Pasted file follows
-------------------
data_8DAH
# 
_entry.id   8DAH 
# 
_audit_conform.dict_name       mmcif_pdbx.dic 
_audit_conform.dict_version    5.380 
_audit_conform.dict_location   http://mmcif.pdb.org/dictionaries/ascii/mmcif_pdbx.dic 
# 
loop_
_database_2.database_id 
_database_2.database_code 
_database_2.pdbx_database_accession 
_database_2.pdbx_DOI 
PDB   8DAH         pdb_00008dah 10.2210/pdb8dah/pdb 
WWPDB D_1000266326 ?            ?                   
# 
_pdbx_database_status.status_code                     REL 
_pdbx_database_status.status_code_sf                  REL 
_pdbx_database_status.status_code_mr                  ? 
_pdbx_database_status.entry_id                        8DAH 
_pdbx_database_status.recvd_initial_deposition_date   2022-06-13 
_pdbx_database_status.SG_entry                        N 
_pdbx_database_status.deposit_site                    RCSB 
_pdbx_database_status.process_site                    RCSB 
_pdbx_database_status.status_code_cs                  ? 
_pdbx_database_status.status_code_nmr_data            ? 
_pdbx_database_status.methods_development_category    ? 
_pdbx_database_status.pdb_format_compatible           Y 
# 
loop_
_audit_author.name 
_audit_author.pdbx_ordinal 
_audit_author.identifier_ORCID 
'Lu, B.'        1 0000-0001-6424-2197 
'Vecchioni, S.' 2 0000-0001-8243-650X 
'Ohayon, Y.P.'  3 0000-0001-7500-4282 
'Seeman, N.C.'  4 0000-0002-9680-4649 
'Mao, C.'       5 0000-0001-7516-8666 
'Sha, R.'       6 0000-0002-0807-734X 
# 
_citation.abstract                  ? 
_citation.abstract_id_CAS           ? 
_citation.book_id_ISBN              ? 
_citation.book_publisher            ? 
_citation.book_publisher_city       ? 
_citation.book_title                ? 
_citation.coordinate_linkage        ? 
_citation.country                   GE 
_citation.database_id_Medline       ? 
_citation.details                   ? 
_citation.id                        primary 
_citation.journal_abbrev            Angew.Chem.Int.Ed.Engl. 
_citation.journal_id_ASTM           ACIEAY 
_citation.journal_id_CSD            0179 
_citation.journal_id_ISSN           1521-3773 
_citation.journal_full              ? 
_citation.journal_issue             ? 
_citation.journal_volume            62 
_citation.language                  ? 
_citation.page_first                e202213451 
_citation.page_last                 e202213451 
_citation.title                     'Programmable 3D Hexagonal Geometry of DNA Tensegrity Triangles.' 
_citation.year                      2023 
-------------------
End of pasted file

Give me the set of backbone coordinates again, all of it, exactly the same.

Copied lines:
data_8DAH
# 
_entry.id   8DAH 
# 
_audit_conform.dict_name       mmcif_pdbx.dic 
_audit_conform.dict_version    5.380 
_audit_conform.dict_location   http://mmcif.pdb.org/dictionaries/ascii/mmcif_pdbx.dic 
# 
loop_
_database_2.database_id 
_database_2.database_code 
_database_2.pdbx_database_accession 
_database_2.pdbx_DOI 
PDB   8DAH         pdb_00008dah 10.2210/pdb8dah/pdb 
WWPDB D_1000266326 ?            ?                   
# 
_pdbx_database_status.status_code                     REL 
_pdbx_database_status.status_code_sf                  REL 
_pdbx_database_status.status_code_mr                  ? 
_pdbx_database_status.entry_id                        8DAH 
_pdbx_database_status.recvd_initial_deposition_date   2022-06-13 
_pdbx_database_status.SG_entry                        N 
_pdbx_database_status.deposit_site                    RCSB 
_pdbx_database_status.process_site                    RCSB 
_pdbx_database_status.status_code_cs                  ? 
_pdbx_database_status.status_code_nmr_data            ? 
_pdbx_database_status.methods_development_category    ? 
_pdbx_database_status.pdb_format_compatible           Y 
# 
loop_
_audit_author.name 
_audit_author.pdbx_ordinal 
_audit_author.identifier_ORCID 
'Lu, B.'        1 0000-0001-6424-2197 
'Vecchioni, S.' 2 0000-0001-8243-650X 
'Ohayon, Y.P.'  3 0000-0001-7500-4282 
'Seeman, N.C.'  4 0000-0002-9680-4649 
'Mao, C.'       5 0000-0001-7516-8666 
'Sha, R.'       6 0000-0002-0807-734X 
# 
_citation.abstract                  ? 
_citation.abstract_id_CAS           ? 
_citation.book_id_ISBN              ? 
_citation.book_publisher            ? 
_citation.book_publisher_city       ? 
_citation.book_title                ? 
_citation.coordinate_linkage        ? 
_citation.country                   GE 
_citation.database_id_Medline       ? 
_citation.details                   ? 
_citation.id                        primary 
_citation.journal_abbrev            Angew.Chem.Int.Ed.Engl. 
_citation.journal_id_ASTM           ACIEAY 
_citation.journal_id_CSD            0179 
_citation.journal_id_ISSN           1521-3773 
_citation.journal_full              ? 
_citation.journal_issue             ? 
_citation.journal_volume            62 
_citation.language                  ? 
_citation.page_first                e202213451 
_citation.page_last                 e202213451 
_citation.title                     'Programmable 3D Hexagonal Geometry of DNA Tensegrity Triangles.' 
_citation.year                      2023 